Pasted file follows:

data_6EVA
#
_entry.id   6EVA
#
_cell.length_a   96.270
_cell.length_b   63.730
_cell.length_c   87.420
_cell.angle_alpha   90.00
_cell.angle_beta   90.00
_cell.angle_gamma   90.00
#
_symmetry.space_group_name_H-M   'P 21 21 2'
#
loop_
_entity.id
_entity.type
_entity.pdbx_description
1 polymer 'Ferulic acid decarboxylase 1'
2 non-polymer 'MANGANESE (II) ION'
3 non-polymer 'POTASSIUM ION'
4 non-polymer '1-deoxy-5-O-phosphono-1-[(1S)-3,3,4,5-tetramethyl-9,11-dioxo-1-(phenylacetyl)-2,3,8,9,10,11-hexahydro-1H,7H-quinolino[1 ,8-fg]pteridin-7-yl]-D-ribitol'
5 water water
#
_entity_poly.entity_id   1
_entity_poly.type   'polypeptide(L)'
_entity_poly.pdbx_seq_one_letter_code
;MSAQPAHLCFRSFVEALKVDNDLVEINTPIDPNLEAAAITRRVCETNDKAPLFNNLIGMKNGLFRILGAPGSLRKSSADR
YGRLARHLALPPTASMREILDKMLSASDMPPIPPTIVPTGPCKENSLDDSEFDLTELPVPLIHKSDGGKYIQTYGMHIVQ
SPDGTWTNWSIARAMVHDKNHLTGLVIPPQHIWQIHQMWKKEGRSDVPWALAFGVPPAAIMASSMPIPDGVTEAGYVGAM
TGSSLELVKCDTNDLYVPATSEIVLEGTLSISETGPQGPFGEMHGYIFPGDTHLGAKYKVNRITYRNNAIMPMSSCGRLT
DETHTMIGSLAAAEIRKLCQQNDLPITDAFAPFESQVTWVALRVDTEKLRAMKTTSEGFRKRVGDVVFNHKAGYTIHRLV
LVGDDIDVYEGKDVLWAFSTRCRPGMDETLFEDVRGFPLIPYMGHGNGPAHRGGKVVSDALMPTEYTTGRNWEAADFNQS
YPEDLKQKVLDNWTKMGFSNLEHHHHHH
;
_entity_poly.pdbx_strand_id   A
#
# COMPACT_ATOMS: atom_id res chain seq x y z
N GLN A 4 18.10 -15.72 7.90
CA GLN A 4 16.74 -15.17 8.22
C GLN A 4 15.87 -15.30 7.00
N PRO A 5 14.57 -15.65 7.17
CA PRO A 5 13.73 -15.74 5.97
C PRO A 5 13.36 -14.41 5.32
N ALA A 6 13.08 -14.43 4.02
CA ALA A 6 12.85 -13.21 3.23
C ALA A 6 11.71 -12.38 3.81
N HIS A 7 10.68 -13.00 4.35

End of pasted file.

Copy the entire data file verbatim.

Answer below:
data_6EVA
#
_entry.id   6EVA
#
_cell.length_a   96.270
_cell.length_b   63.730
_cell.length_c   87.420
_cell.angle_alpha   90.00
_cell.angle_beta   90.00
_cell.angle_gamma   90.00
#
_symmetry.space_group_name_H-M   'P 21 21 2'
#
loop_
_entity.id
_entity.type
_entity.pdbx_description
1 polymer 'Ferulic acid decarboxylase 1'
2 non-polymer 'MANGANESE (II) ION'
3 non-polymer 'POTASSIUM ION'
4 non-polymer '1-deoxy-5-O-phosphono-1-[(1S)-3,3,4,5-tetramethyl-9,11-dioxo-1-(phenylacetyl)-2,3,8,9,10,11-hexahydro-1H,7H-quinolino[1 ,8-fg]pteridin-7-yl]-D-ribitol'
5 water water
#
_entity_poly.entity_id   1
_entity_poly.type   'polypeptide(L)'
_entity_poly.pdbx_seq_one_letter_code
;MSAQPAHLCFRSFVEALKVDNDLVEINTPIDPNLEAAAITRRVCETNDKAPLFNNLIGMKNGLFRILGAPGSLRKSSADR
YGRLARHLALPPTASMREILDKMLSASDMPPIPPTIVPTGPCKENSLDDSEFDLTELPVPLIHKSDGGKYIQTYGMHIVQ
SPDGTWTNWSIARAMVHDKNHLTGLVIPPQHIWQIHQMWKKEGRSDVPWALAFGVPPAAIMASSMPIPDGVTEAGYVGAM
TGSSLELVKCDTNDLYVPATSEIVLEGTLSISETGPQGPFGEMHGYIFPGDTHLGAKYKVNRITYRNNAIMPMSSCGRLT
DETHTMIGSLAAAEIRKLCQQNDLPITDAFAPFESQVTWVALRVDTEKLRAMKTTSEGFRKRVGDVVFNHKAGYTIHRLV
LVGDDIDVYEGKDVLWAFSTRCRPGMDETLFEDVRGFPLIPYMGHGNGPAHRGGKVVSDALMPTEYTTGRNWEAADFNQS
YPEDLKQKVLDNWTKMGFSNLEHHHHHH
;
_entity_poly.pdbx_strand_id   A
#
# COMPACT_ATOMS: atom_id res chain seq x y z
N GLN A 4 18.10 -15.72 7.90
CA GLN A 4 16.74 -15.17 8.22
C GLN A 4 15.87 -15.30 7.00
N PRO A 5 14.57 -15.65 7.17
CA PRO A 5 13.73 -15.74 5.97
C PRO A 5 13.36 -14.41 5.32
N ALA A 6 13.08 -14.43 4.02
CA ALA A 6 12.85 -13.21 3.23
C ALA A 6 11.71 -12.38 3.81
N HIS A 7 10.68 -13.00 4.35